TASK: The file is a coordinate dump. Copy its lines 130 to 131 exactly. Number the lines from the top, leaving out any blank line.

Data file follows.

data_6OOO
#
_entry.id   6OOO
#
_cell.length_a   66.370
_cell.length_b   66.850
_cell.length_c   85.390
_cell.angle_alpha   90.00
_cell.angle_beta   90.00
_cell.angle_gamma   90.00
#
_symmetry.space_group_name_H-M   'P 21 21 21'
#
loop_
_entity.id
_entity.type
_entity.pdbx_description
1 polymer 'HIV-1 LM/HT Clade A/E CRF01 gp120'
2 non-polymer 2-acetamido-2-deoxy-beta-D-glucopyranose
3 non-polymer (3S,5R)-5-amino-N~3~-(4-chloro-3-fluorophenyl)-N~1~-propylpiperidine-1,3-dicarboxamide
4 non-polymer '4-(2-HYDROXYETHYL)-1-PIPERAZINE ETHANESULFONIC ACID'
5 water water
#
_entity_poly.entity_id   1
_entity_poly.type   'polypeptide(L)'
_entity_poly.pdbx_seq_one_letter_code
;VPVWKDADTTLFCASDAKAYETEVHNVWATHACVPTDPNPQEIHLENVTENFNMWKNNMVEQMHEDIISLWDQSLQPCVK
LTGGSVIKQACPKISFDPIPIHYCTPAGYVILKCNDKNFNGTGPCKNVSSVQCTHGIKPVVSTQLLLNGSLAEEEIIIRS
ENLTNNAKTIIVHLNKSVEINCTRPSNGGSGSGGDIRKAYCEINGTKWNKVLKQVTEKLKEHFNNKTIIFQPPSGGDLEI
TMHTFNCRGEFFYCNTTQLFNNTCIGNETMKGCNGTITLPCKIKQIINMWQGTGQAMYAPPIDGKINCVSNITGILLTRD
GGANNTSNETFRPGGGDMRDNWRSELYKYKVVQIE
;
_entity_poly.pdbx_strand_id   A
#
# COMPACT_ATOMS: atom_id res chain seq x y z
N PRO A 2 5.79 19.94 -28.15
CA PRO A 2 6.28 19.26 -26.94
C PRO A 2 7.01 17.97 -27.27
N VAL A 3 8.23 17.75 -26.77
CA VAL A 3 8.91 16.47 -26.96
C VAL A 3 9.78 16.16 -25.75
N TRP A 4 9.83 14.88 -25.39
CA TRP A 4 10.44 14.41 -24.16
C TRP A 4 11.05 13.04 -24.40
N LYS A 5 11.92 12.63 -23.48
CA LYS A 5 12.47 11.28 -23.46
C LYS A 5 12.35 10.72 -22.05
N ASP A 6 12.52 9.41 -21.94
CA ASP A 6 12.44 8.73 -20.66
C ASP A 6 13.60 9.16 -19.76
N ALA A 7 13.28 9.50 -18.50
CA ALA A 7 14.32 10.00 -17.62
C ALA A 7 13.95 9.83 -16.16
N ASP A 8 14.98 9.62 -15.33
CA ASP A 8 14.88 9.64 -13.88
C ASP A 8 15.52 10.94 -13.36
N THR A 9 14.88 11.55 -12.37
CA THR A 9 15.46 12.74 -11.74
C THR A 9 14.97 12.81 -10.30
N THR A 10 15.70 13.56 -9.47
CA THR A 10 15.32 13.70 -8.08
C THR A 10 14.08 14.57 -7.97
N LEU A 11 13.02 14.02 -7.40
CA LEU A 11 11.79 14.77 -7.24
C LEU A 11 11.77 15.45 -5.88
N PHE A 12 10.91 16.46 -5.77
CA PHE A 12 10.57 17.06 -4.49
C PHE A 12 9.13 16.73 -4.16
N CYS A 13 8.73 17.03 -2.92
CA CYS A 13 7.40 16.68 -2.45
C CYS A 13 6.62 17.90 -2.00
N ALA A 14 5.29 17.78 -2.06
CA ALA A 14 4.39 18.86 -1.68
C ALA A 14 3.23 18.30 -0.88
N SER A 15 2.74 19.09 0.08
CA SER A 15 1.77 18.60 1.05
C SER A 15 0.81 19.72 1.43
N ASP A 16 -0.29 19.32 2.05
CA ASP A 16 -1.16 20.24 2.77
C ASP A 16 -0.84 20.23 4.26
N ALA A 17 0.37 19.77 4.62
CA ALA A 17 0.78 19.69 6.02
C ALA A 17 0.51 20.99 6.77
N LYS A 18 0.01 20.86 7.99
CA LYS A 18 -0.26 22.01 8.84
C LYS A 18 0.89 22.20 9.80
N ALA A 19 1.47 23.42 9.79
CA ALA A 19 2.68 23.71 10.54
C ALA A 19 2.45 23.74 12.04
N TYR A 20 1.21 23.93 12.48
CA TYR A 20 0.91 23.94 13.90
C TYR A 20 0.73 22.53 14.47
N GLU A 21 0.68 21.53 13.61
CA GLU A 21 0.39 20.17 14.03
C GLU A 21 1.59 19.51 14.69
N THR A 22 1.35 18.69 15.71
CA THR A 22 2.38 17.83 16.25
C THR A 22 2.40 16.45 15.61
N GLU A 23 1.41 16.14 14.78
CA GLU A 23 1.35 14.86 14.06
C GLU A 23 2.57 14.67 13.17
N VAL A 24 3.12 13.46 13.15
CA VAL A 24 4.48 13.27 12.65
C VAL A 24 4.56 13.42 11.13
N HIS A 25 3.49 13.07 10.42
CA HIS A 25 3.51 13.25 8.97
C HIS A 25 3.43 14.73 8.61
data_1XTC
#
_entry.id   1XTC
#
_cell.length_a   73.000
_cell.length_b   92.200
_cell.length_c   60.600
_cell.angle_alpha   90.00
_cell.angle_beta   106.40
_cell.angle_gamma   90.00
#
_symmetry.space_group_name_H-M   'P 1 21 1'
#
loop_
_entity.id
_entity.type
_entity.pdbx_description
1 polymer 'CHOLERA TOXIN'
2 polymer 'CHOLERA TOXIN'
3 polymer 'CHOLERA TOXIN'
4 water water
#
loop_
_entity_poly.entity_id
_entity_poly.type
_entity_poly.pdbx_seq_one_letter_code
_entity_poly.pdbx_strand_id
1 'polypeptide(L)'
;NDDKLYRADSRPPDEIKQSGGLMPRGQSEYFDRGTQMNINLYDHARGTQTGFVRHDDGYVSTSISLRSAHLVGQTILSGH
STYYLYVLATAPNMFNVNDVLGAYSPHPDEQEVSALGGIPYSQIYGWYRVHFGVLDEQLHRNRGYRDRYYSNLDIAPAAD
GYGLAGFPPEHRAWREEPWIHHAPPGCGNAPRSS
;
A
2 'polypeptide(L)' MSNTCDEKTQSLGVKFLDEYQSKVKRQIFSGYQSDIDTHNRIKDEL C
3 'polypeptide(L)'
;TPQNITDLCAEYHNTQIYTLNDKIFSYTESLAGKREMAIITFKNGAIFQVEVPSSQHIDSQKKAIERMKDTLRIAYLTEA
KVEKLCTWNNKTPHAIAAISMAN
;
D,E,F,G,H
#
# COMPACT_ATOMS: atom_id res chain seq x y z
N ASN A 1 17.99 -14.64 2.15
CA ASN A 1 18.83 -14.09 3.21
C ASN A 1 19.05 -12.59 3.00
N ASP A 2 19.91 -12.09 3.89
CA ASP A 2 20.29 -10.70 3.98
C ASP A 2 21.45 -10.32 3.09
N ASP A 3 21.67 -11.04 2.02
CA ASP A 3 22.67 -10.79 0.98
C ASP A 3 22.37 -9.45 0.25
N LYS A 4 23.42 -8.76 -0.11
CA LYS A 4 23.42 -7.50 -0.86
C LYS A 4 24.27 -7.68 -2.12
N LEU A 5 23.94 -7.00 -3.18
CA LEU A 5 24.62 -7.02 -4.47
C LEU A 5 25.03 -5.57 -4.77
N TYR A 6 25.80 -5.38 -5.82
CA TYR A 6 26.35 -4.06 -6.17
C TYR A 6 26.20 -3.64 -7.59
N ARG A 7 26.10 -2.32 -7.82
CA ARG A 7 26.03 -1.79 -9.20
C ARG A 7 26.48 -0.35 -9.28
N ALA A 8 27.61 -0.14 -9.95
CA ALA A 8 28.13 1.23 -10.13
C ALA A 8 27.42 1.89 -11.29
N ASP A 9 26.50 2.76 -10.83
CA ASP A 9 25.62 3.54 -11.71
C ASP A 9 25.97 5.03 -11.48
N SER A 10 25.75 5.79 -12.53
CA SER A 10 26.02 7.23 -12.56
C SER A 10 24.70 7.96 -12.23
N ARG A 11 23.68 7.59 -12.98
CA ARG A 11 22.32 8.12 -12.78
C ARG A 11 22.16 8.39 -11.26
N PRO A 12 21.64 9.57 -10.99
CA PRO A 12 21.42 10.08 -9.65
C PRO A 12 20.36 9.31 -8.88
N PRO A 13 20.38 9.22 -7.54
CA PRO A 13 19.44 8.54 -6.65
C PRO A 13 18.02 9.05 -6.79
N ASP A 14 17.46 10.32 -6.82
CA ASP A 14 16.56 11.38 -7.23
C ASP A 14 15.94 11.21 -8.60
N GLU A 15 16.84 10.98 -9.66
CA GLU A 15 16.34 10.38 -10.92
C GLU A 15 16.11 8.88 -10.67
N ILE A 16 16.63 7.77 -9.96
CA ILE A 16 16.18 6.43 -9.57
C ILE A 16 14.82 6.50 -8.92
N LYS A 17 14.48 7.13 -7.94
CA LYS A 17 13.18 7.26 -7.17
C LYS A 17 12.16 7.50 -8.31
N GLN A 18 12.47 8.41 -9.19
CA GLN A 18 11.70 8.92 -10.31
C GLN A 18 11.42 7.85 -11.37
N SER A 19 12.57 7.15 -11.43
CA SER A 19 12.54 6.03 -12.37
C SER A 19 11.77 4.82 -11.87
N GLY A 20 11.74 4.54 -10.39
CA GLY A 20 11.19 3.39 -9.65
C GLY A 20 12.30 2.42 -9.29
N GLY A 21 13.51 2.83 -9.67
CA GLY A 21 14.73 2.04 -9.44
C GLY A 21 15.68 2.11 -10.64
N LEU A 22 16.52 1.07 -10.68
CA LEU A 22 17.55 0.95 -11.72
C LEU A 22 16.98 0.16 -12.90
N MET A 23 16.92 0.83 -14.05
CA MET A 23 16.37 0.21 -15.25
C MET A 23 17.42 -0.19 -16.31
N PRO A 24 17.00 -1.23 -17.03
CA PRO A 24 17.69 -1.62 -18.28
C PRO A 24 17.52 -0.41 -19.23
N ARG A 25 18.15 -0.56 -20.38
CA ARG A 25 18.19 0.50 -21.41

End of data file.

loop_
_entity_poly.entity_id